It will outline how SRS will benefit teachers regarding TEF. Our system will help prove teaching excellence and how students are learning over time.
Peter will describe how programme teams can achieve this through “connected curricula” approaches, which bring together concepts such as T-profile curricula, partnership working with employers, authentic learning and assessment for learning - all underpinned using a 5dimensional model of “technology for employability”. These approaches are all described in a recent Jisc report “Technology for Employability (Jisc, 2015) that Peter has coauthored and are illustrated with 20 in-depth case studies.
The Kent-based Heat project, which is receiving £3 million from the Higher Education Funding Council for England, may represent the best chance of success in widen participation. Fifty universities have signed up to the service, which allows institutions to record students’ participation in outreach activities, cross-referenced with data from sources such as the Higher Education Statistics Agency, on factors such as their subsequent progress through higher education.
Panel members will facilitate an interactive break-out session offering practical guidance to find out what really matters for employability and how we can improve it in our organisations.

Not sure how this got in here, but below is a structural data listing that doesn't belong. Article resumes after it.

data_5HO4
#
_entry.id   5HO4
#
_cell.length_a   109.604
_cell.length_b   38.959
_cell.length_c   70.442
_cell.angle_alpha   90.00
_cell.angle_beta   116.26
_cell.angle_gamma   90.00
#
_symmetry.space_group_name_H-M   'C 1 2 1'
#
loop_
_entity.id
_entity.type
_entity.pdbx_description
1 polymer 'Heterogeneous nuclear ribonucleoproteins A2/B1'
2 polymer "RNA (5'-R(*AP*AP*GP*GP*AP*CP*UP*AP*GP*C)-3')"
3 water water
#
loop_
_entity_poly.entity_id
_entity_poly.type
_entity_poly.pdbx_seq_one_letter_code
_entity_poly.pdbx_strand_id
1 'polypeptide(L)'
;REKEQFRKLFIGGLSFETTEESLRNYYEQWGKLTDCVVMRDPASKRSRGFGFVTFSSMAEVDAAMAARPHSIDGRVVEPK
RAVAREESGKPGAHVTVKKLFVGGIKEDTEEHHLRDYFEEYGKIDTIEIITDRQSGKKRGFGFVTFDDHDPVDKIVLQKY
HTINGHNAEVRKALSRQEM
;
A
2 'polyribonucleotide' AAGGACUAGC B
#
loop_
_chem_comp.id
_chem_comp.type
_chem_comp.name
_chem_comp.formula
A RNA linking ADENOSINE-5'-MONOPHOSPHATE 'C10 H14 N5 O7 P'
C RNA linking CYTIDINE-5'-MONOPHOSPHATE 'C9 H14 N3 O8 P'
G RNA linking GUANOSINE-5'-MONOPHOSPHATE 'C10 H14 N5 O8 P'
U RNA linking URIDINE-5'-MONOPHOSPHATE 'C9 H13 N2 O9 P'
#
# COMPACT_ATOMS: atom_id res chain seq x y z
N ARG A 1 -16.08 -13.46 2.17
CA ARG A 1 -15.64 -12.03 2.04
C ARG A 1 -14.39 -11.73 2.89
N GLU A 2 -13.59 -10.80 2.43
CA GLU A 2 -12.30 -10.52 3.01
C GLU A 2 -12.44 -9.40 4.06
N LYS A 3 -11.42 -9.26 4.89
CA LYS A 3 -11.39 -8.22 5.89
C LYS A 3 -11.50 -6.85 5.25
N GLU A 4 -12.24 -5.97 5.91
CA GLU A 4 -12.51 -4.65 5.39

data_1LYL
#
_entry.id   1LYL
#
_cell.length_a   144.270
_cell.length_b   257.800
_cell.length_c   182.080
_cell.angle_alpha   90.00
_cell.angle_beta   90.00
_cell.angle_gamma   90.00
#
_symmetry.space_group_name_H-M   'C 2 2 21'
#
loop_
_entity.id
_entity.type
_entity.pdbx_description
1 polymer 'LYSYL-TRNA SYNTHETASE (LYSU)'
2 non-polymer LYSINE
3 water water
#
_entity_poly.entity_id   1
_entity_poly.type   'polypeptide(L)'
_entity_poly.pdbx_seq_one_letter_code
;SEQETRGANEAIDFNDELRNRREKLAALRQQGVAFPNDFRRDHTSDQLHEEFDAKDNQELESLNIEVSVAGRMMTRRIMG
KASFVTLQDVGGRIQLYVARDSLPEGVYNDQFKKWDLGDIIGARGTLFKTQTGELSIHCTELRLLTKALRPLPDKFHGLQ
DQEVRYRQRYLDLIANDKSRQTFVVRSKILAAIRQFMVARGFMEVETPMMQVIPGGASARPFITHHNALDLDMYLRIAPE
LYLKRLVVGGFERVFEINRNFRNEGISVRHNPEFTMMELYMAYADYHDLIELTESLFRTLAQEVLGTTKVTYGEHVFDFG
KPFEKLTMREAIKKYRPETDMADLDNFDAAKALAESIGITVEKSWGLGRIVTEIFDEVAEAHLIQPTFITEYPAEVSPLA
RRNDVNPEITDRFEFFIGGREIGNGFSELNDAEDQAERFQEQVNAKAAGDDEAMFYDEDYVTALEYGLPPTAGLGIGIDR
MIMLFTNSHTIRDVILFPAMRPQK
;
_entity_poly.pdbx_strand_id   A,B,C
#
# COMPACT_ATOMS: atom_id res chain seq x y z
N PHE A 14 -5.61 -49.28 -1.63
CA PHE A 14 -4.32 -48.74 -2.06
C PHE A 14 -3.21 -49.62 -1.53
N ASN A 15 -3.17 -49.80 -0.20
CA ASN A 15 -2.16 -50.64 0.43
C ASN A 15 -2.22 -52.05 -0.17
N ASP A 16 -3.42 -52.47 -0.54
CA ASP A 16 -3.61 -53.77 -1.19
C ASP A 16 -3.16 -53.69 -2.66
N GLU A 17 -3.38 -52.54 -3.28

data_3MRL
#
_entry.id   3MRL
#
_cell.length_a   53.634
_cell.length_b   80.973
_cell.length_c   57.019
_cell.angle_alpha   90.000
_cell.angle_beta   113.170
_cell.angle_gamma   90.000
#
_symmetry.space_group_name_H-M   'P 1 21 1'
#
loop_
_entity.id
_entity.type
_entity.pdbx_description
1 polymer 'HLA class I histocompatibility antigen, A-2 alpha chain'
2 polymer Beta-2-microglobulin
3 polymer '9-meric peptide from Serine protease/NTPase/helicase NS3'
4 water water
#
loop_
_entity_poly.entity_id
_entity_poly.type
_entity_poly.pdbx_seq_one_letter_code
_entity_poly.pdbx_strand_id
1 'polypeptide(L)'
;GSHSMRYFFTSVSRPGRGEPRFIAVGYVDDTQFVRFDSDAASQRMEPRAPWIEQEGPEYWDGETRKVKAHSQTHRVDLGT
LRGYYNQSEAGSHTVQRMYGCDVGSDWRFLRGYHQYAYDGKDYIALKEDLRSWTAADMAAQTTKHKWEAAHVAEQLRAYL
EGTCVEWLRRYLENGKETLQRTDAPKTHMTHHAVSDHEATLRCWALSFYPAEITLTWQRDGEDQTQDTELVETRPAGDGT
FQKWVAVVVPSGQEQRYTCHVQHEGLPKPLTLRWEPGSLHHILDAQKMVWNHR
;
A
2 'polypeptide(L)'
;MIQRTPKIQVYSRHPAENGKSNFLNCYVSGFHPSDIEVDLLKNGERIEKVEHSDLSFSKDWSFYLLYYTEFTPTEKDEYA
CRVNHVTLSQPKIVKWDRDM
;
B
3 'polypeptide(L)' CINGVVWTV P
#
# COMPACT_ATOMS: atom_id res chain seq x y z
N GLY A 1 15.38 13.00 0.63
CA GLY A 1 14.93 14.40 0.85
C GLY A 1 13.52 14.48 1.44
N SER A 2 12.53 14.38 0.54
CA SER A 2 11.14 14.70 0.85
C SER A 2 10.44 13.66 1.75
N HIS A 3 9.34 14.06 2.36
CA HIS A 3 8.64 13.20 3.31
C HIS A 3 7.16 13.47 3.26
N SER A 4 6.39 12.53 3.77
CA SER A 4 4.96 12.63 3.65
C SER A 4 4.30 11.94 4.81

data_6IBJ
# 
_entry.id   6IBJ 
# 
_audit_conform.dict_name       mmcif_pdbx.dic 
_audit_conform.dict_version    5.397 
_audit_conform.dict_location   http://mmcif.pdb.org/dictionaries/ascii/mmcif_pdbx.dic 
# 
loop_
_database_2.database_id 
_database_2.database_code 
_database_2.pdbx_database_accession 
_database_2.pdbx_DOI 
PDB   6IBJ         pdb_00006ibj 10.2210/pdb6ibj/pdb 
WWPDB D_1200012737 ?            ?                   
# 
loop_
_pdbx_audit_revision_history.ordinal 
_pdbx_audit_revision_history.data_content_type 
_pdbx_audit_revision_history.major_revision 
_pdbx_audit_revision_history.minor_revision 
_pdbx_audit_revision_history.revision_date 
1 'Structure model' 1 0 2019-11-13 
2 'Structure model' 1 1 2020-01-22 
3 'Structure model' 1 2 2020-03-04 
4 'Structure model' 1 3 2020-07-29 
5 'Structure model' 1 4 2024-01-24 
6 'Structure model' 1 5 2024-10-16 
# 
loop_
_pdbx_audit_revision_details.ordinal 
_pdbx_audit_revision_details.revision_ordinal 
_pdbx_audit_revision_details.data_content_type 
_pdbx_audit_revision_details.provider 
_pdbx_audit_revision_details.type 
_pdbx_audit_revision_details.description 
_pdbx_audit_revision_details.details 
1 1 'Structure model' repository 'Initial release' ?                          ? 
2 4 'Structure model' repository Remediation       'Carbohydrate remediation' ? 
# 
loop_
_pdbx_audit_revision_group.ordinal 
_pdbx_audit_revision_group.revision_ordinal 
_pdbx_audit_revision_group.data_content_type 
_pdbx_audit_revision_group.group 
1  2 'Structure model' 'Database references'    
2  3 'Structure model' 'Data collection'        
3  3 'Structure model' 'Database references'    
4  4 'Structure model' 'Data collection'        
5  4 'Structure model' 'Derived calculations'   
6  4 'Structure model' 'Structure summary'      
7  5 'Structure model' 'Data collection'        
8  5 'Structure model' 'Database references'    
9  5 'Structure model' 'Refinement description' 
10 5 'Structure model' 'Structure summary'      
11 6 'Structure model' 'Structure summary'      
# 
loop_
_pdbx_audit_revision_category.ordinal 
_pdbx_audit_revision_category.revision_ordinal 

REVEL is a new digital resource developed by Pearson using well-established learning design principles that aim to promote more effective learning. Here, we present initial findings from a study using REVEL with students within a Law module. This study is part of an ongoing effort to develop teaching and learning excellence among students and teaching staff.
Opportunity to hear different case studies through quick talks of 20 slides – shown for 20 seconds each – per presenter about pilot projects that test and evaluate and identify those metrics which most reliably and accurately measure teaching quality in English Higher Education.
Sunil Maher, LEGACY (Measuring Learning Gain in Higher Education) Project Manager
Teaching Quality, University of Warwick
Dr Jekaterina Rogaten, Research Associate in Learning Analytics, Institute of Educational
Technology, Open University
Dr Bob Gilworth, Director of The Careers Group, University of London, and Director of
Research for the Association of Graduate Careers Advisory Services (AGCAS)
This session will explore the ability of the analytics to inform both the course development and rollout strategy for adaptive learning, as well as the institutions overall approach to teaching and learning.
This presentation will look at what we can learn from sectors, including schools and
hospitals, to improve teaching quality. Louise Darian will provide two considerations for the
Government and the sector to take in to account.
REACT (Realising Engagement through Active Culture Transformation) is a HEFCE Catalyst
funded project designed to investigate the impact of different of forms of Student
Engagement activities on the student experience, including retention and attainment.